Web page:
Saturday, March 31, 2018


When my two boys were growing up, the nearest neighbors in our valley were the Fernández family, with five kids. My two and those five ranged over the bancales (terraced land planted in fruit trees), down into the arroyo and occasionally up into the sierra behind the houses. Whether school day or weekend, promptly at 6 pm their mother emerged from the house to call, “Fernando!” (Fernando was the youngest of the clan.) “A merendar. Rocio! Tomi! Merienda!”  

Call the kids! Merienda is served.

 The tribe—often including my kids—assembled in the big kitchen for the afternoon snack that would tide them over until supper at 8:30 or 9. Merienda consisted of bollería—sweet rolls and buns—or a sandwich, with juice, batido (milkshake, actually flavored milk), or on special occasions, thick, hot drinking chocolate. One of the favorite merienda items was pan con chocolate, squares of chocolate sandwiched in a bollo de leche, a soft bread roll. A bowl of fresh fruit completed the merienda menu.

For grown-ups, merienda is similar, but accompanied by café con leche or tea or, for workmen finishing a day’s labor, a small beer. Some cafés specialize in afternoon cakes and pastries especially for the merienda.

Industrial bollería—varying degrees of packaged junk food—has replaced much of the locally made rolls, buns, cookies and small sandwiches. But some old-fashioned meriendas still appear, in homes and cafés. Picatostes is one such. Picatostes are pieces of fried bread. They can be savory, like croutons, or sugared.

For merienda, a plate of crunchy fried bread dredged in sugar to go with drinking chocolate.

One version of picatostes is identical to torrijas—the favorite dessert for Holy Week and Easter. Torrijas are slices of stale bread dipped in milk (or sweet wine), then egg and fried, Somewhat like French toast, they are sprinkled with sugar or drizzled with syrup. But the version I like best is nothing more complicated than sticks of fried bread, dredged in sugar. Much like churros, they are just made for dunking in thick, hot chocolate.

The thick chocolate, called chocolate a la taza, can be prepared from bars or granules of chocolate that come with sweetening and with starch for thickening. If you’re making the chocolate from scratch see this recipe for Hot Drinking Chocolate.

My son Ben and grandson Leo, enjoying chocolate con picatostes for afternoon merienda.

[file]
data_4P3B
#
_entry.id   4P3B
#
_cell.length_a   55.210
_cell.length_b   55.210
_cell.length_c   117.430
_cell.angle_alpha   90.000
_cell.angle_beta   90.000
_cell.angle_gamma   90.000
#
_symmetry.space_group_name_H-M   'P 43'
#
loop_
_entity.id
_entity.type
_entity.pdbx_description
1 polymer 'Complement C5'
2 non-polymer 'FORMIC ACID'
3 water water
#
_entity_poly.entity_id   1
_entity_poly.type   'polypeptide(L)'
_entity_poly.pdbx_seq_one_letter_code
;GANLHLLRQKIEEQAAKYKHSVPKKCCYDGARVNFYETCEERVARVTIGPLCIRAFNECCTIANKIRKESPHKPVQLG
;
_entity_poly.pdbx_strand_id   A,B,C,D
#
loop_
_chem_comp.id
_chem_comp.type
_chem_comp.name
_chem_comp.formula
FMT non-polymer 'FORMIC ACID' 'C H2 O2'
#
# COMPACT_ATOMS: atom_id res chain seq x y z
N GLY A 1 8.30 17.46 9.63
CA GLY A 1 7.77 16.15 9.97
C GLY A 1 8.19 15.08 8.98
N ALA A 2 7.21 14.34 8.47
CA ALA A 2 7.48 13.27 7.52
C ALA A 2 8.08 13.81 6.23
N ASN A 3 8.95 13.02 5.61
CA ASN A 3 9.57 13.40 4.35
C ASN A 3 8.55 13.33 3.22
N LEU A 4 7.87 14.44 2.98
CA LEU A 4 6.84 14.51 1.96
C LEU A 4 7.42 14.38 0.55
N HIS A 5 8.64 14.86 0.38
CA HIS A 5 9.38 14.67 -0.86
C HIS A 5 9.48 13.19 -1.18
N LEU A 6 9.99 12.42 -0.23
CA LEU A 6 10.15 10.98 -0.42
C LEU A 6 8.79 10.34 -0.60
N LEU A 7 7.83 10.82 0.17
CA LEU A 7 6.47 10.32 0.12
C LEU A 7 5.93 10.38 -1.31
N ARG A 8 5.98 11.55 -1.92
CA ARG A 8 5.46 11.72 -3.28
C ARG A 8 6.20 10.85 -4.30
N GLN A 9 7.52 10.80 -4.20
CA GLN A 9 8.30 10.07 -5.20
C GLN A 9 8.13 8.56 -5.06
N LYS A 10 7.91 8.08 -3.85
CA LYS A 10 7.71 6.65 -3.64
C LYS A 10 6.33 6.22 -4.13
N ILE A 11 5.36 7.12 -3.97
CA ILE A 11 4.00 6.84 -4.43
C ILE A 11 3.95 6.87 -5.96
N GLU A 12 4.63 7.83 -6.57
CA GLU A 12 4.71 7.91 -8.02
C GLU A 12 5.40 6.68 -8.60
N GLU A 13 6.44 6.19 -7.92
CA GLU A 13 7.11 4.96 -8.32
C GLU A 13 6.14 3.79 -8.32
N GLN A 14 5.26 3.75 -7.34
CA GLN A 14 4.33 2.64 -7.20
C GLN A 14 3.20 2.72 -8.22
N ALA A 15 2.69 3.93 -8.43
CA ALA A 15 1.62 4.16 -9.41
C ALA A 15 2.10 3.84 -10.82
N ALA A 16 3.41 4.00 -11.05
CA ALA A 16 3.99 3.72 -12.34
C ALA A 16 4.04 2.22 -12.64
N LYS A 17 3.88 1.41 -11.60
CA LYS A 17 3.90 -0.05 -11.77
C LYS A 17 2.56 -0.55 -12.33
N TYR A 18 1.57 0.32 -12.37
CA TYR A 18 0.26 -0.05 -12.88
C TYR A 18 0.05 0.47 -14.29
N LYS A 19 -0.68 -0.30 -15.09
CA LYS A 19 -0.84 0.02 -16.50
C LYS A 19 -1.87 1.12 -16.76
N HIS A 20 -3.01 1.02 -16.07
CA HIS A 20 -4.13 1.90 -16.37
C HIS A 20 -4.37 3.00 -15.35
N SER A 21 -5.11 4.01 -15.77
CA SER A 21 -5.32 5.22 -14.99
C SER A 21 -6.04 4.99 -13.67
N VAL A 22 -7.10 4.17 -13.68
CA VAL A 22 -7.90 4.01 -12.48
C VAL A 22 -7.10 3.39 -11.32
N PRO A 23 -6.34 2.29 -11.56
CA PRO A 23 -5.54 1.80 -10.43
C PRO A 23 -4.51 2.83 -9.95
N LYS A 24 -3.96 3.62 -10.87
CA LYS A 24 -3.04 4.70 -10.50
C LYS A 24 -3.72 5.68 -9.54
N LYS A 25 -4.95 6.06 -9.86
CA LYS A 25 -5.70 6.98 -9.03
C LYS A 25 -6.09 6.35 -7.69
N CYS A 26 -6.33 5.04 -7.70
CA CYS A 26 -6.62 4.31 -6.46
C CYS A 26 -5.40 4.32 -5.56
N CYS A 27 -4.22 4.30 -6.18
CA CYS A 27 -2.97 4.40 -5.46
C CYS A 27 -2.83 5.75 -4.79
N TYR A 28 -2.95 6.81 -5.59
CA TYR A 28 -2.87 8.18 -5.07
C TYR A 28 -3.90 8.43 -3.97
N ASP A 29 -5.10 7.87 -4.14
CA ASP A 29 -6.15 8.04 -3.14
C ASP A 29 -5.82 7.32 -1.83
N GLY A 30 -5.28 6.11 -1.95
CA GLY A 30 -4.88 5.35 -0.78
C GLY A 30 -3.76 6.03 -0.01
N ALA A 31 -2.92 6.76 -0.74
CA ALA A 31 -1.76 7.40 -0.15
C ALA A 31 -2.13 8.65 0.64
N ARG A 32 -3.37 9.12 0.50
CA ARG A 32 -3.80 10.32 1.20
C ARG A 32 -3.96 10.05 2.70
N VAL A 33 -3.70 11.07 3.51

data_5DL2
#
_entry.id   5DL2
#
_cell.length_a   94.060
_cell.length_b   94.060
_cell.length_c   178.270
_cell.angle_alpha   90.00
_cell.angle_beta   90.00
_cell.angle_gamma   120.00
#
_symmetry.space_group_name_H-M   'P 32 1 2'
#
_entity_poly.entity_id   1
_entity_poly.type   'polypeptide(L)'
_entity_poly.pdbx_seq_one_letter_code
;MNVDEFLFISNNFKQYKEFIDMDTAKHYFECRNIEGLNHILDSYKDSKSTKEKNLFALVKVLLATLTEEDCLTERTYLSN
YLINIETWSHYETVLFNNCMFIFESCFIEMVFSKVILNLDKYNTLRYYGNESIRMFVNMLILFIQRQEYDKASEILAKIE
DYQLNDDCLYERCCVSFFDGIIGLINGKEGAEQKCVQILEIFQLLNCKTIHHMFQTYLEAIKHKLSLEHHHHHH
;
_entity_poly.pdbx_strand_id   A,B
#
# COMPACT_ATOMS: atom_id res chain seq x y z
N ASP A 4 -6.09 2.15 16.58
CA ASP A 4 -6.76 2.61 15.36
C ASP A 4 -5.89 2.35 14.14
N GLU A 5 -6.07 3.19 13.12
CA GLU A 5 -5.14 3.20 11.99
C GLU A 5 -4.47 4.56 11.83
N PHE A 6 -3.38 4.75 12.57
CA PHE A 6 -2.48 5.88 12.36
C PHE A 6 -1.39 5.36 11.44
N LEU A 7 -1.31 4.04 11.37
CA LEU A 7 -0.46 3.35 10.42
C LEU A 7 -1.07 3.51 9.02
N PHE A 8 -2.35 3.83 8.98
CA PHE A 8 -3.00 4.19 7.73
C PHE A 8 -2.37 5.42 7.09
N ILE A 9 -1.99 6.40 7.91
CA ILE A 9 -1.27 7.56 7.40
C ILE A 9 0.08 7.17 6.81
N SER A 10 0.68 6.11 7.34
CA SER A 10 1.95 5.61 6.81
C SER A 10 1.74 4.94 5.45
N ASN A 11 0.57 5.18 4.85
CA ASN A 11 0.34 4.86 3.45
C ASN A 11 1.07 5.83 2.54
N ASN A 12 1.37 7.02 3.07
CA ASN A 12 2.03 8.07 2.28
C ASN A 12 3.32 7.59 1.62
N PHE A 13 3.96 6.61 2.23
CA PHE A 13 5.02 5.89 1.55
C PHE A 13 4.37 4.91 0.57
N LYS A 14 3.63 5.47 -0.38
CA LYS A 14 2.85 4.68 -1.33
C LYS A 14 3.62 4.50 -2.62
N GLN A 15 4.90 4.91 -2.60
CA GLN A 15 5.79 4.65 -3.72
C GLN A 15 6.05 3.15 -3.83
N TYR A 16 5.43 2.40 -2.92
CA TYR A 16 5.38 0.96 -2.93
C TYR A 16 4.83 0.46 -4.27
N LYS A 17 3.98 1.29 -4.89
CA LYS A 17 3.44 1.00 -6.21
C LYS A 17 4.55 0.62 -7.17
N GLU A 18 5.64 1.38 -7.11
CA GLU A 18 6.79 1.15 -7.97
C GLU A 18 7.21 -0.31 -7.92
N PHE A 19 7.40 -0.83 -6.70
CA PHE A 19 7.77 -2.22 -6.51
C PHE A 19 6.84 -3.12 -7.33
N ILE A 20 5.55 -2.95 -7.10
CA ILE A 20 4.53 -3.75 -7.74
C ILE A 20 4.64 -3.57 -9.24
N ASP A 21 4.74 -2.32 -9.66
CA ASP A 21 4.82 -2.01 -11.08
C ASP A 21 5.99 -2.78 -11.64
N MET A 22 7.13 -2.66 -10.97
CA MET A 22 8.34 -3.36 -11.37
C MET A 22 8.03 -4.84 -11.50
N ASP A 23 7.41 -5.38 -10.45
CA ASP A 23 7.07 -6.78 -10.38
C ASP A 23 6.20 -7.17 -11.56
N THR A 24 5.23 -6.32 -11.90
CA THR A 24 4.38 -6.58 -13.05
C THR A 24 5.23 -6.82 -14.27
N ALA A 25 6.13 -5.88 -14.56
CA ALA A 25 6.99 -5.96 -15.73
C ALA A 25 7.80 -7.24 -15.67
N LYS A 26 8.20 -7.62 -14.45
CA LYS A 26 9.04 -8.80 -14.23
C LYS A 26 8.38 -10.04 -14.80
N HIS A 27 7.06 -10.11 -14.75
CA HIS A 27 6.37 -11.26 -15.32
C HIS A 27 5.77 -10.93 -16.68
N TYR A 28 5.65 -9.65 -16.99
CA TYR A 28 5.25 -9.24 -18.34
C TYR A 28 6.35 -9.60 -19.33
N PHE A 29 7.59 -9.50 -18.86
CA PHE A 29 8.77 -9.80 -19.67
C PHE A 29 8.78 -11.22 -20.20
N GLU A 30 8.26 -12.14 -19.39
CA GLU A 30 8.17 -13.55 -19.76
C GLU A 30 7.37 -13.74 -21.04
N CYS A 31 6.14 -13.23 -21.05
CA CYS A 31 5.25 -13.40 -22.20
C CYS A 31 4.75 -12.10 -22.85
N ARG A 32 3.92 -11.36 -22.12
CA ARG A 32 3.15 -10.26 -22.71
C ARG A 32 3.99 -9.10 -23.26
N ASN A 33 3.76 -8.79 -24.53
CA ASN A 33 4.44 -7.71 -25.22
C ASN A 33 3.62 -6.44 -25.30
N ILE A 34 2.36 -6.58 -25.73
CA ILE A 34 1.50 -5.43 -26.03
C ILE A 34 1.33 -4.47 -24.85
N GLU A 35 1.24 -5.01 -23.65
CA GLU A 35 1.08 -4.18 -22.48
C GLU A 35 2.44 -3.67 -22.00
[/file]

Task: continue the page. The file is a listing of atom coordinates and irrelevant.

Picatostes are just made for dunking!

Picatostes are crunchy and sweet.

This hot chocolate is almost as thick as pudding.

Dip strawberries in the chocolate too!

 Sweet and Crunchy Fried Bread

Cut sandwich loaf into thick strips.
Use a loaf of unsliced bread, at least two days old, preferably with a dense, compact crumb. Cut it into strips about 1 inch wide and 3 ½ inches long. I used 10 ounces of a sandwich loaf (pan de molde), to obtain 18 picatostes.

The strips of bread can be cut in advance of frying. Seal them in a plastic bag until ready to use.

After frying and cooling, the picatostes can be stored in an air-tight container. They will stay crisp a few days.

1 unsliced loaf of bread, at least 2 days old
Olive oil for frying (about 4 cups)
½ cup sugar
Cinnamon (optional)
To serve: Thick drinking chocolate or honey

Fruit as an accompaniment

Cut the bread crosswise into 1-inch slices. Cut the slices into thick strips.

Heat the oil in a deep skillet until it is shimmering. Have ready a plate with paper towels and a tray with the sugar.

Fry bread in olive oil until golden.

Fry the strips of bread in batches, turning them as they become golden-brown. They’re ready in 2 minutes. Remove with tongs or skimmer and drain briefly on paper towels.(When cool, olive can be strained and used again.)

Drain the picatostes on paper towels.
Dredge in sugar.

Dredge the fried bread in sugar while it is still warm. Let the picatostes cool. Sprinkle with cinnamon, if desired.

Serve the picatostes with thick, hot chocolate for dipping. Or, drizzle them with honey that has been boiled with a little water. Accompany the picastostes with fruit.

Hot chocolate is as thick as pudding!

Another kind of fried bread, typical for Easter: Torrijas.

Savory fried bread (croutons): Chickpea Puree with Crisp Croutons.

More merienda recipes:
Lemon-Scented Tea Cakes (Magdalenas).
Mallorcan Sweet Rolls (Ensaimadas).
Crisply Olive Oil Cookies.
Spanish Sandwiches.

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